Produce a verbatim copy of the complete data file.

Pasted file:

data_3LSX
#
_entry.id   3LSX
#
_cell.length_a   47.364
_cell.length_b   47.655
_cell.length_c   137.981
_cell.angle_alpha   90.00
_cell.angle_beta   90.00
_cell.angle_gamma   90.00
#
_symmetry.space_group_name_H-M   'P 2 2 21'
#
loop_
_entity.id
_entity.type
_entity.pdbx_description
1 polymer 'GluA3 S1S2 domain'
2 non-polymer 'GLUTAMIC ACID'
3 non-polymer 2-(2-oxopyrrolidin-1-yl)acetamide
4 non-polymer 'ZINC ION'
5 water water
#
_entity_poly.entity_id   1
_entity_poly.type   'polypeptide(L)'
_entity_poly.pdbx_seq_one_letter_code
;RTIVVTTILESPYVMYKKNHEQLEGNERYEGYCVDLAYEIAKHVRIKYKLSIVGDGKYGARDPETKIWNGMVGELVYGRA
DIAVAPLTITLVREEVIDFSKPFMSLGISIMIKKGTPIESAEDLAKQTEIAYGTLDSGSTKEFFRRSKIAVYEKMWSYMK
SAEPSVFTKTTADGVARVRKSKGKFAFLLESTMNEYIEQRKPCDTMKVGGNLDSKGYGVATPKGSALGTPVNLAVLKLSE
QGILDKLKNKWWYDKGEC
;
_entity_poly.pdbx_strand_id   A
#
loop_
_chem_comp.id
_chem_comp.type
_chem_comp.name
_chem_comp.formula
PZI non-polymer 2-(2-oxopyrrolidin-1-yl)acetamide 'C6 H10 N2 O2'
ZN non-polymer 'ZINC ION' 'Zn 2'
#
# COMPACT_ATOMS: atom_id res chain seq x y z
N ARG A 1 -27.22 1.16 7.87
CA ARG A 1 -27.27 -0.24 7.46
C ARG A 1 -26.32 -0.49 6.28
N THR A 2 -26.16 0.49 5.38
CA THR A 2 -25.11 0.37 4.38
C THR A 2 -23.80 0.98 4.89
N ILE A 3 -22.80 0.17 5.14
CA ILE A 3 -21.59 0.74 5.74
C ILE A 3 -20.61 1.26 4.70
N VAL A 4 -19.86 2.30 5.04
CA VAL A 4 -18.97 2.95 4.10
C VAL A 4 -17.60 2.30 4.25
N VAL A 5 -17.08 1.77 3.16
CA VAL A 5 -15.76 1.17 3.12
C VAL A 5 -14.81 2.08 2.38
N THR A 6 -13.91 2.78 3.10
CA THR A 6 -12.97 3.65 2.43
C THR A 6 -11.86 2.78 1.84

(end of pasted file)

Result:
data_3LSX
#
_entry.id   3LSX
#
_cell.length_a   47.364
_cell.length_b   47.655
_cell.length_c   137.981
_cell.angle_alpha   90.00
_cell.angle_beta   90.00
_cell.angle_gamma   90.00
#
_symmetry.space_group_name_H-M   'P 2 2 21'
#
loop_
_entity.id
_entity.type
_entity.pdbx_description
1 polymer 'GluA3 S1S2 domain'
2 non-polymer 'GLUTAMIC ACID'
3 non-polymer 2-(2-oxopyrrolidin-1-yl)acetamide
4 non-polymer 'ZINC ION'
5 water water
#
_entity_poly.entity_id   1
_entity_poly.type   'polypeptide(L)'
_entity_poly.pdbx_seq_one_letter_code
;RTIVVTTILESPYVMYKKNHEQLEGNERYEGYCVDLAYEIAKHVRIKYKLSIVGDGKYGARDPETKIWNGMVGELVYGRA
DIAVAPLTITLVREEVIDFSKPFMSLGISIMIKKGTPIESAEDLAKQTEIAYGTLDSGSTKEFFRRSKIAVYEKMWSYMK
SAEPSVFTKTTADGVARVRKSKGKFAFLLESTMNEYIEQRKPCDTMKVGGNLDSKGYGVATPKGSALGTPVNLAVLKLSE
QGILDKLKNKWWYDKGEC
;
_entity_poly.pdbx_strand_id   A
#
loop_
_chem_comp.id
_chem_comp.type
_chem_comp.name
_chem_comp.formula
PZI non-polymer 2-(2-oxopyrrolidin-1-yl)acetamide 'C6 H10 N2 O2'
ZN non-polymer 'ZINC ION' 'Zn 2'
#
# COMPACT_ATOMS: atom_id res chain seq x y z
N ARG A 1 -27.22 1.16 7.87
CA ARG A 1 -27.27 -0.24 7.46
C ARG A 1 -26.32 -0.49 6.28
N THR A 2 -26.16 0.49 5.38
CA THR A 2 -25.11 0.37 4.38
C THR A 2 -23.80 0.98 4.89
N ILE A 3 -22.80 0.17 5.14
CA ILE A 3 -21.59 0.74 5.74
C ILE A 3 -20.61 1.26 4.70
N VAL A 4 -19.86 2.30 5.04
CA VAL A 4 -18.97 2.95 4.10
C VAL A 4 -17.60 2.30 4.25
N VAL A 5 -17.08 1.77 3.16
CA VAL A 5 -15.76 1.17 3.12
C VAL A 5 -14.81 2.08 2.38
N THR A 6 -13.91 2.78 3.10
CA THR A 6 -12.97 3.65 2.43
C THR A 6 -11.86 2.78 1.84